My husband told me that I needed a blog.  Maybe that was his nice way of saying that I talk too much.  :) He euphemistically described me as a whirlwind of thought where every notion is a journey.  Fortunately for me, my husband thinks too highly of me.

Frankly, I don’t think that I’m all that interesting.  I’m gestating a third spawn.  I’m an adjunct at three different colleges.  I get an immense joy from stackable coupons (using store coupons and manufacturer coupons for the same item–bonus points if you can get the store to pay you to take the product).  Seriously though, someone whose to-do list includes cleaning out the closet, working on the “Math for Birth Professionals” text for the Fall09 semester, playing with/feeding the children, assembling the next package for the mission, feeding/spending time with my family, and keeping the small children from leaving messes (wish me luck) should not have anything of interest to say to the world as a whole.  Each day includes my husband, my children, my house, something collegiate, and my church.  I’m not that interesting.

I realized how much my world was “shrinking” when I was holding a special study session with my students the night before the final exam.  I picked up make-up tests, grabbed a deli sandwich, and met with my students all on the same street corner.  When construction is completed on the joint library (our county and the college have joined forces to build a gigantic county/college library on the campus) ,  I will have little reason to drive farther than that one intersection.  My work, primary grocery store (Target–stackable coupons and hormone-free milk), two Starbucks, Chick-fil-A (kids can eat and play while I grade papers),and story time at the library will ALL be on one intersection.  My husband usually drives when we go to church or anything else.  Wow!  My world has become very small.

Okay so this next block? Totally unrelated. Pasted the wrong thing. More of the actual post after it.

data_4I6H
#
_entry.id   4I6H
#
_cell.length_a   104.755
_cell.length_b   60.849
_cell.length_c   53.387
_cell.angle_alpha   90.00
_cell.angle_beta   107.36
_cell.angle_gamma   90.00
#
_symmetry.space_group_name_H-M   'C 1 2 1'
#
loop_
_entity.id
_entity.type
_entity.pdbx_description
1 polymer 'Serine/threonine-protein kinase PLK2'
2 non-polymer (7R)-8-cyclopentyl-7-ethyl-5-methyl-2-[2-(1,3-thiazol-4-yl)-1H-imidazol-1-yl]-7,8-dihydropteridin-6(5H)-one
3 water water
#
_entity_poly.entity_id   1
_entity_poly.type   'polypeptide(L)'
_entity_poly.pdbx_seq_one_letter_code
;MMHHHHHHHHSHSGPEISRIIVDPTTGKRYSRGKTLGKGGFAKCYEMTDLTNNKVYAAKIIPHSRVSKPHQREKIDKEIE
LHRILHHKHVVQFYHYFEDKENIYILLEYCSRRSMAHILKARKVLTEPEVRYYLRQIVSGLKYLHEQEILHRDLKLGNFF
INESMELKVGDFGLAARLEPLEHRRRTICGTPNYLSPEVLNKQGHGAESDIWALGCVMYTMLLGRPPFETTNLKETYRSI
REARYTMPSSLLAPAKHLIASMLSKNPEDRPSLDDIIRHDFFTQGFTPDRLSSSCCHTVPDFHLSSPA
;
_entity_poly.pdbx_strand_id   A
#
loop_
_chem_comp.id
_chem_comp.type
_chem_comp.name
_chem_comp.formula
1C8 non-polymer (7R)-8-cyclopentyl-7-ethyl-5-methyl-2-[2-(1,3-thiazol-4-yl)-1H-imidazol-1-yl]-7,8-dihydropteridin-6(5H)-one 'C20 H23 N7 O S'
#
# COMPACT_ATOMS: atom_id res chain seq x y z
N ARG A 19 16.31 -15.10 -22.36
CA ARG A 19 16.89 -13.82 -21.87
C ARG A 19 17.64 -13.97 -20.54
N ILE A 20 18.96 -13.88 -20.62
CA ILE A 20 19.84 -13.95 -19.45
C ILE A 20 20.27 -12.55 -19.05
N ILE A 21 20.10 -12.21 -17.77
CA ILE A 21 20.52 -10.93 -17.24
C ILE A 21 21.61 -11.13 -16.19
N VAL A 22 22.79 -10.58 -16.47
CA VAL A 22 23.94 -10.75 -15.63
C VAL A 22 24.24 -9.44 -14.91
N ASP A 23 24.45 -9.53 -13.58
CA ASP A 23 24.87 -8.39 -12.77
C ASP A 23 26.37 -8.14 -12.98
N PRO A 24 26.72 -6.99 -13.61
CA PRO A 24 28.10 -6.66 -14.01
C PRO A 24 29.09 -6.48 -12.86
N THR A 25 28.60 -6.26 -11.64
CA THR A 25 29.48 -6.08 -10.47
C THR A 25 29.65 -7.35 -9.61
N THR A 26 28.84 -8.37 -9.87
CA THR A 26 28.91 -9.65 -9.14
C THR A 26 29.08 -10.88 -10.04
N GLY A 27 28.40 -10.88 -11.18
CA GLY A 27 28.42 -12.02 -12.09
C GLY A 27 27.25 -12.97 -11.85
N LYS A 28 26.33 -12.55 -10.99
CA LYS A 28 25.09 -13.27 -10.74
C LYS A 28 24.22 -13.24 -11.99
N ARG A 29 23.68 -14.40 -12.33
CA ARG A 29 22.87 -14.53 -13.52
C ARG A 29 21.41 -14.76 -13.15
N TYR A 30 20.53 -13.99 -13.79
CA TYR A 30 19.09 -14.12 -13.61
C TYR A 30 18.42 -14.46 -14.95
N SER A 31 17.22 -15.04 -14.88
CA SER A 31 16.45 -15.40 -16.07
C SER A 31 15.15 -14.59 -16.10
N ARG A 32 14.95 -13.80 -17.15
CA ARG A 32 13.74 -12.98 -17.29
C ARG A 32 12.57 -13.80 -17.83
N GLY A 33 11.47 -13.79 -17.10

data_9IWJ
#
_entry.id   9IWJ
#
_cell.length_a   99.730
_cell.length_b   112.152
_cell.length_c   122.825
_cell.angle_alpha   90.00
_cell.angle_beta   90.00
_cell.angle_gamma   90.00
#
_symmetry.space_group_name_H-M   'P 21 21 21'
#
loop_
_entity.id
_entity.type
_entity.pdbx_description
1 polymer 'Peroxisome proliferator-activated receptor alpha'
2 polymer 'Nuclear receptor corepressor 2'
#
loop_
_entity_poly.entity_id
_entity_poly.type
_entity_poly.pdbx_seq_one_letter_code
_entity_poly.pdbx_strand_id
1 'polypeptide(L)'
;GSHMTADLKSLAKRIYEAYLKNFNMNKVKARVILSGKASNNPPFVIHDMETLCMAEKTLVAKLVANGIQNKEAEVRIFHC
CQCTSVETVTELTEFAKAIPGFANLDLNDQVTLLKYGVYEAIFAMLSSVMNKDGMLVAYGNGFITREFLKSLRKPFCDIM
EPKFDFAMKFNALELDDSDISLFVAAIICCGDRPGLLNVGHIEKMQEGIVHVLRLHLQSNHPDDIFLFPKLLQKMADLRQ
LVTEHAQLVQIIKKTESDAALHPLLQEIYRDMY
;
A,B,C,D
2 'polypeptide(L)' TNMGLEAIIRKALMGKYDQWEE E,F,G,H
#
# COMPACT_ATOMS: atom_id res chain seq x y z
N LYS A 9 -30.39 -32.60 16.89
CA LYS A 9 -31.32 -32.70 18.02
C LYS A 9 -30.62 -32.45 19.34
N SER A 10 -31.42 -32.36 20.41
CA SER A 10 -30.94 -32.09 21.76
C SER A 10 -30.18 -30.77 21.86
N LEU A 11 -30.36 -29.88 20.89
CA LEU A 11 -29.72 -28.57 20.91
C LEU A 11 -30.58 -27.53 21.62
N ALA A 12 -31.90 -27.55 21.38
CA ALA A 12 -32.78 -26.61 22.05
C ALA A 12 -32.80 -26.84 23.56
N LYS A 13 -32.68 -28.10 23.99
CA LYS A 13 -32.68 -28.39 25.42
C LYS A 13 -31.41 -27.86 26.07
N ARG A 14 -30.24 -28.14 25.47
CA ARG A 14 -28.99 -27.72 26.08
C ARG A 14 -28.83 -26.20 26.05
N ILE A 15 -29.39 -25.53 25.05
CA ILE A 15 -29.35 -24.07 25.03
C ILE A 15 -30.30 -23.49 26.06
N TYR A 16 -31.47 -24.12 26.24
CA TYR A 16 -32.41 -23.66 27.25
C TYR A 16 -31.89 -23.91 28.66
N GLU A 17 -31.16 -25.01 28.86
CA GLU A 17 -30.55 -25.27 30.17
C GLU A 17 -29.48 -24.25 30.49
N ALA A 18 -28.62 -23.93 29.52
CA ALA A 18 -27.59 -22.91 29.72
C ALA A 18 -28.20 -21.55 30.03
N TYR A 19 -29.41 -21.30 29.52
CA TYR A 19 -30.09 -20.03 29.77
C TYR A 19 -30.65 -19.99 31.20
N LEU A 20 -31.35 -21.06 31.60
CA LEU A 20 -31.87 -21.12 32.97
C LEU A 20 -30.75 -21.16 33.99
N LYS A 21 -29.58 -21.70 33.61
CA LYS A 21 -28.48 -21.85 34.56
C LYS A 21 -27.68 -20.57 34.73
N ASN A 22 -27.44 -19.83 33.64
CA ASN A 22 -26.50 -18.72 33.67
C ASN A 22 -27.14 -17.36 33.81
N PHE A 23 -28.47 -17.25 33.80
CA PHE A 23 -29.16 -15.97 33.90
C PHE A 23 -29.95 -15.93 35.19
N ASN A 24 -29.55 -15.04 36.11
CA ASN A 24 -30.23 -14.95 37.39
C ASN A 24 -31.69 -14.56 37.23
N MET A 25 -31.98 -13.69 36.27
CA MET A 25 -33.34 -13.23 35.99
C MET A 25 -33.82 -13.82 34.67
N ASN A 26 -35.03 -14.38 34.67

I’m not complaining.  I promised my family the vast majority of my attention after I finished grad school.  My oldest said that he was flattered that I picked him over talking about math all the time (my description of what I do “at work”).  That was enough to make the shrinking world completely worth it.  Though my world is shrinking, my supremely articulate children, collegiate encounters, obsession with saving money, transformation into homemaker, and my world view should provide enough substance for a blog…so says my husband.

A few minutes ago, I informed my husband that I took his advice and started a blog.  He said, “That’s great.”  He looked at the title.  “Shrinking World, huh?”  He gestured at my pregnant middle.  “Looks like it a growing world to me.”   Smart aleck.